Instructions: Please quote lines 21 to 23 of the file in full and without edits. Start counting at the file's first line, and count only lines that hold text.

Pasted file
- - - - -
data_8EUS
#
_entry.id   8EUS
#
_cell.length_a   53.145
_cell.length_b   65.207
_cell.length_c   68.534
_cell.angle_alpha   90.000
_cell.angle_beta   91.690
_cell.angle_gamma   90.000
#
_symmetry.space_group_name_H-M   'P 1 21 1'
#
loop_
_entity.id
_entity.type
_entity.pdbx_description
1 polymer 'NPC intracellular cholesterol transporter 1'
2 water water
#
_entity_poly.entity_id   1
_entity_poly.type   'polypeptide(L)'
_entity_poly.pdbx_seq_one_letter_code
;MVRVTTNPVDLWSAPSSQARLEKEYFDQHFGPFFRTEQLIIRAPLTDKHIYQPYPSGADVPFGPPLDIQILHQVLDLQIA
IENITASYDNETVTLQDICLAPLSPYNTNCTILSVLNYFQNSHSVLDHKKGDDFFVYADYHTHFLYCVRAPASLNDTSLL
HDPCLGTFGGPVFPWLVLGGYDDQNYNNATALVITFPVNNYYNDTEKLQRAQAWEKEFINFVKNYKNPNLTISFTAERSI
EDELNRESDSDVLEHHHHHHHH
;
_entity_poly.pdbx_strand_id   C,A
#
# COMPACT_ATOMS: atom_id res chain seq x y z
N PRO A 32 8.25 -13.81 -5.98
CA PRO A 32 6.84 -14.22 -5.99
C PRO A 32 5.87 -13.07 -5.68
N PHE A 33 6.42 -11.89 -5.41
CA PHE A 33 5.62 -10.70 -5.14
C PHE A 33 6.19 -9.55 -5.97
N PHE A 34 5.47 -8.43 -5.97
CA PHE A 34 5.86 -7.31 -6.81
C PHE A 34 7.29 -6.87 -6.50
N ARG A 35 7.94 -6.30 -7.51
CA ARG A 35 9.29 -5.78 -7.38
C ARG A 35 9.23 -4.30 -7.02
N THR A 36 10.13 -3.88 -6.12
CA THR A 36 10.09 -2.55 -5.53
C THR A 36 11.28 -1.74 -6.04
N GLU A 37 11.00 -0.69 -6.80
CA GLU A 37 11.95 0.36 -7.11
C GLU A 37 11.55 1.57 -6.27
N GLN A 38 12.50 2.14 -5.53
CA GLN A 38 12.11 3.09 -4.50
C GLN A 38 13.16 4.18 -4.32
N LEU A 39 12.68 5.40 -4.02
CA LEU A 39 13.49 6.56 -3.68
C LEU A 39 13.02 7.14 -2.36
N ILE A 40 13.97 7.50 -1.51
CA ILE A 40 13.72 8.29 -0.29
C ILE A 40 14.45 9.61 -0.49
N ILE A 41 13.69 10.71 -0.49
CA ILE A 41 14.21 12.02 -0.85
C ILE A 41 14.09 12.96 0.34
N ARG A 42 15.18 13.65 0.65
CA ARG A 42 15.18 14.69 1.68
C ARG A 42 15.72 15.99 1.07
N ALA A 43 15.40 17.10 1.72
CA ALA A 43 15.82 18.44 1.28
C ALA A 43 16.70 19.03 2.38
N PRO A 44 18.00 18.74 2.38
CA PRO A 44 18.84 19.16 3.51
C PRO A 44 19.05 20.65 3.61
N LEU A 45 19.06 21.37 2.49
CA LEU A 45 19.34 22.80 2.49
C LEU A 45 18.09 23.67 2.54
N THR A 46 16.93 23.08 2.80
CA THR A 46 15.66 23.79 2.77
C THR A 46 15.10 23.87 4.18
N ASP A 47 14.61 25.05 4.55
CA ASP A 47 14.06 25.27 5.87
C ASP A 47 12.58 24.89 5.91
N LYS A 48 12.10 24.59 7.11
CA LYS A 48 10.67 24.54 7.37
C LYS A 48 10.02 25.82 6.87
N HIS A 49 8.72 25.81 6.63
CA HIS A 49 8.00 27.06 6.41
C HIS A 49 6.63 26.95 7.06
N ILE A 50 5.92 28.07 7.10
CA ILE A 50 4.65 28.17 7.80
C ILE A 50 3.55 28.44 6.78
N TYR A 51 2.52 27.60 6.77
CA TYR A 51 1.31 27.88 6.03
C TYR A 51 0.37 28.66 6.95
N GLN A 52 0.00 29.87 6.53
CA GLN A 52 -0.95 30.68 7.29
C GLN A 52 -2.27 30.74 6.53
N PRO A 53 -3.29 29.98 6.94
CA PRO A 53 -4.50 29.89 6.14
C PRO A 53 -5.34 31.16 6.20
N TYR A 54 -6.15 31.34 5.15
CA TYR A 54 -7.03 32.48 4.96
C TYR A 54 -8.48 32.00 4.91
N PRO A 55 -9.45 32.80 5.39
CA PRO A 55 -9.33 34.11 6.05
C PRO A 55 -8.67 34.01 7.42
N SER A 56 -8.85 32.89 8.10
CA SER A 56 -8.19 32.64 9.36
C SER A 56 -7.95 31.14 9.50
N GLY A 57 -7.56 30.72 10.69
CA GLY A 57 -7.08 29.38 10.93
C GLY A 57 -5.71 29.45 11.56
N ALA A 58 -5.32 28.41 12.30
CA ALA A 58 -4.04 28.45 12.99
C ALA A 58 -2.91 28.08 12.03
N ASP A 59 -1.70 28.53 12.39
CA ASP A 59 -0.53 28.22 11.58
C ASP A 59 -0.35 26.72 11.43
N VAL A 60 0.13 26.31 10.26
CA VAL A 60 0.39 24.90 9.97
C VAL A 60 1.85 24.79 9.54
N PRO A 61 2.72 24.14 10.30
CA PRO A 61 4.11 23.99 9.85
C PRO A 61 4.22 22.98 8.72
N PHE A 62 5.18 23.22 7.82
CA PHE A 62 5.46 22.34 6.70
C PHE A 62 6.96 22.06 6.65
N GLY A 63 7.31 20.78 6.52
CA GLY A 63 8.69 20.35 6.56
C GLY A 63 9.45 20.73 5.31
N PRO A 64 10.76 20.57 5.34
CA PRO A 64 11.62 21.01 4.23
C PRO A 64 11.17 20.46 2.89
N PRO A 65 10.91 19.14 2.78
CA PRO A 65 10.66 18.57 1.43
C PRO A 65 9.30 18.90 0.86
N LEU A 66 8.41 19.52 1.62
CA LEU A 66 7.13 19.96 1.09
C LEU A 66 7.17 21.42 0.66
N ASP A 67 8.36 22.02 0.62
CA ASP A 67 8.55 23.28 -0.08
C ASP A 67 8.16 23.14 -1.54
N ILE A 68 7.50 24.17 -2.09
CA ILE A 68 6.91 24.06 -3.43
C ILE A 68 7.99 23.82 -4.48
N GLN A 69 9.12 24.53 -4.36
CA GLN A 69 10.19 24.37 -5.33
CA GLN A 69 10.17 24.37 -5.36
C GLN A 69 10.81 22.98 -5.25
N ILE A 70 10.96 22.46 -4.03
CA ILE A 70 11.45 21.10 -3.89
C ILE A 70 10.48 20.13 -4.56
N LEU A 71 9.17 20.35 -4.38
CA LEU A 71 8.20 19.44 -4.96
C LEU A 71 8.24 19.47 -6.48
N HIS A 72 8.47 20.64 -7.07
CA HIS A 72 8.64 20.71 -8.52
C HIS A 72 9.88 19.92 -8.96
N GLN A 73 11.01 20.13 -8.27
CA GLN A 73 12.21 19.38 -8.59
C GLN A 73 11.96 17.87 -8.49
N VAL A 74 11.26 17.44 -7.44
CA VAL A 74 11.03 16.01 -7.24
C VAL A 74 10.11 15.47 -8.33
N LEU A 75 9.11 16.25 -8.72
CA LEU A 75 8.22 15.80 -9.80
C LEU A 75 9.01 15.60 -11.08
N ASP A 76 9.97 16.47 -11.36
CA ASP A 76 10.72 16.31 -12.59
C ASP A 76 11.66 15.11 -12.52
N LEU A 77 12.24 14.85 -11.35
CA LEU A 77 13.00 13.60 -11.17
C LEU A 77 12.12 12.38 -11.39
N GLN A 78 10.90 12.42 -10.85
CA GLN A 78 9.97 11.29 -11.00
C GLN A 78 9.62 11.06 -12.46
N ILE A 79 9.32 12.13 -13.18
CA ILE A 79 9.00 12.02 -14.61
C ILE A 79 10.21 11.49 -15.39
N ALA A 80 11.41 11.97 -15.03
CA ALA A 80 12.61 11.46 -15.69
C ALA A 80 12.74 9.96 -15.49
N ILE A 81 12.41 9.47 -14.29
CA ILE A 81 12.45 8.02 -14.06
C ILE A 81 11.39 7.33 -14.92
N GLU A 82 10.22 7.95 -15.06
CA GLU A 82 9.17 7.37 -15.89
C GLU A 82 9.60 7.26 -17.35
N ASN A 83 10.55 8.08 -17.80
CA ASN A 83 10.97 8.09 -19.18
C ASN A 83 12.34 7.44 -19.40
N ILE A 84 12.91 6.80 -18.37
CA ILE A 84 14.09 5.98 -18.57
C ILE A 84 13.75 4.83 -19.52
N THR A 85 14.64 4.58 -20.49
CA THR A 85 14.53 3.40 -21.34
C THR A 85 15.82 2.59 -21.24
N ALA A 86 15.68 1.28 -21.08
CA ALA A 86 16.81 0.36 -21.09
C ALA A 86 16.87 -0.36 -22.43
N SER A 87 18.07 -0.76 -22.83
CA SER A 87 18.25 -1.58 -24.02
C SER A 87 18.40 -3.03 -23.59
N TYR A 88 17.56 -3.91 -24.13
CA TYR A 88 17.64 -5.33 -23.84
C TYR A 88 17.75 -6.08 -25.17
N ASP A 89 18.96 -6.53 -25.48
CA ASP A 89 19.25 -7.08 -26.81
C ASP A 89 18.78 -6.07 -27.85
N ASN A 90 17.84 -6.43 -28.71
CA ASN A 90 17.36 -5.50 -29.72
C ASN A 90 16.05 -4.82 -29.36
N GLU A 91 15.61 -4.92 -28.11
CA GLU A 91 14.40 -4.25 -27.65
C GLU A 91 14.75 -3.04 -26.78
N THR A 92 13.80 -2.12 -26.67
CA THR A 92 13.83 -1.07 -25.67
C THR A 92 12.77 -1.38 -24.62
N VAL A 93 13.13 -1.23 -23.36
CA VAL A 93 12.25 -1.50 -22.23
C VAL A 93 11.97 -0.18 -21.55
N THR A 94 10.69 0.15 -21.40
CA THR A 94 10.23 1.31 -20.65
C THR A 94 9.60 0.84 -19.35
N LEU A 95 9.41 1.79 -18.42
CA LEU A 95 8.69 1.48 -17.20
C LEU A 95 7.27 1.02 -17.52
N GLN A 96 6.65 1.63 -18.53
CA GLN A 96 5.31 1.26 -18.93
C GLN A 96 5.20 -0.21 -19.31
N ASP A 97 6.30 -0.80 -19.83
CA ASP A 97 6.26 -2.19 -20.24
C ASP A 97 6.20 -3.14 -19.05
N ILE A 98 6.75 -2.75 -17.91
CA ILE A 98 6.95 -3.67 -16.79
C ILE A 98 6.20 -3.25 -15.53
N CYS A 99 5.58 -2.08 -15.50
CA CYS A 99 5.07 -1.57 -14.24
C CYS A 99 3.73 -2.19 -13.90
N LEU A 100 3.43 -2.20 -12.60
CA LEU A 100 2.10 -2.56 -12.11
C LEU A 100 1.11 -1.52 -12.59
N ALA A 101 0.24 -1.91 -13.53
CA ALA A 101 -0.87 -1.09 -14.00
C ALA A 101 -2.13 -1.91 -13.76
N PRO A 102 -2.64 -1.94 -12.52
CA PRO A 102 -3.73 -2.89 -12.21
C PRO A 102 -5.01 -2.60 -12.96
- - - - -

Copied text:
_entity_poly.entity_id   1
_entity_poly.type   'polypeptide(L)'
_entity_poly.pdbx_seq_one_letter_code